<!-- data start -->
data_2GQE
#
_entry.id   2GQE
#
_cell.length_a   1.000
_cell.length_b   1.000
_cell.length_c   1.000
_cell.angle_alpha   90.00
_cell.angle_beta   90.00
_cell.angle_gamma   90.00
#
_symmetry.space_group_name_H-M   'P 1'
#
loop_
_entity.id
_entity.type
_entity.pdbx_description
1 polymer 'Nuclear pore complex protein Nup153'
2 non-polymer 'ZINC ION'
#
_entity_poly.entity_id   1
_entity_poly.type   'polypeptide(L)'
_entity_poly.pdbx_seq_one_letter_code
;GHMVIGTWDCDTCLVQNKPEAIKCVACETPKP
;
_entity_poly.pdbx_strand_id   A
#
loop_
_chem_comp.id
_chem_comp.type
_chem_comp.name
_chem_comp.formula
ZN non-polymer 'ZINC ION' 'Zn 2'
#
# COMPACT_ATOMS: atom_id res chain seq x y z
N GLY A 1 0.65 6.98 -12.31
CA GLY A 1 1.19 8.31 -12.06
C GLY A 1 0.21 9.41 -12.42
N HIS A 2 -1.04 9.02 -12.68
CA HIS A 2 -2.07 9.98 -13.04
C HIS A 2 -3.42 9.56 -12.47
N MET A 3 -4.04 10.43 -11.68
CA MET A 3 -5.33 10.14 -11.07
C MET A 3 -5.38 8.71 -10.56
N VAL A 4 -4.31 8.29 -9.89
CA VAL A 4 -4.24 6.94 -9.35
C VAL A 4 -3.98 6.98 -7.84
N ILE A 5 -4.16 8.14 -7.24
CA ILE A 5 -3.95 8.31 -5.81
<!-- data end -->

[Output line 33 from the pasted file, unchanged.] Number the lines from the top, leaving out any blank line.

ZN non-polymer 'ZINC ION' 'Zn 2'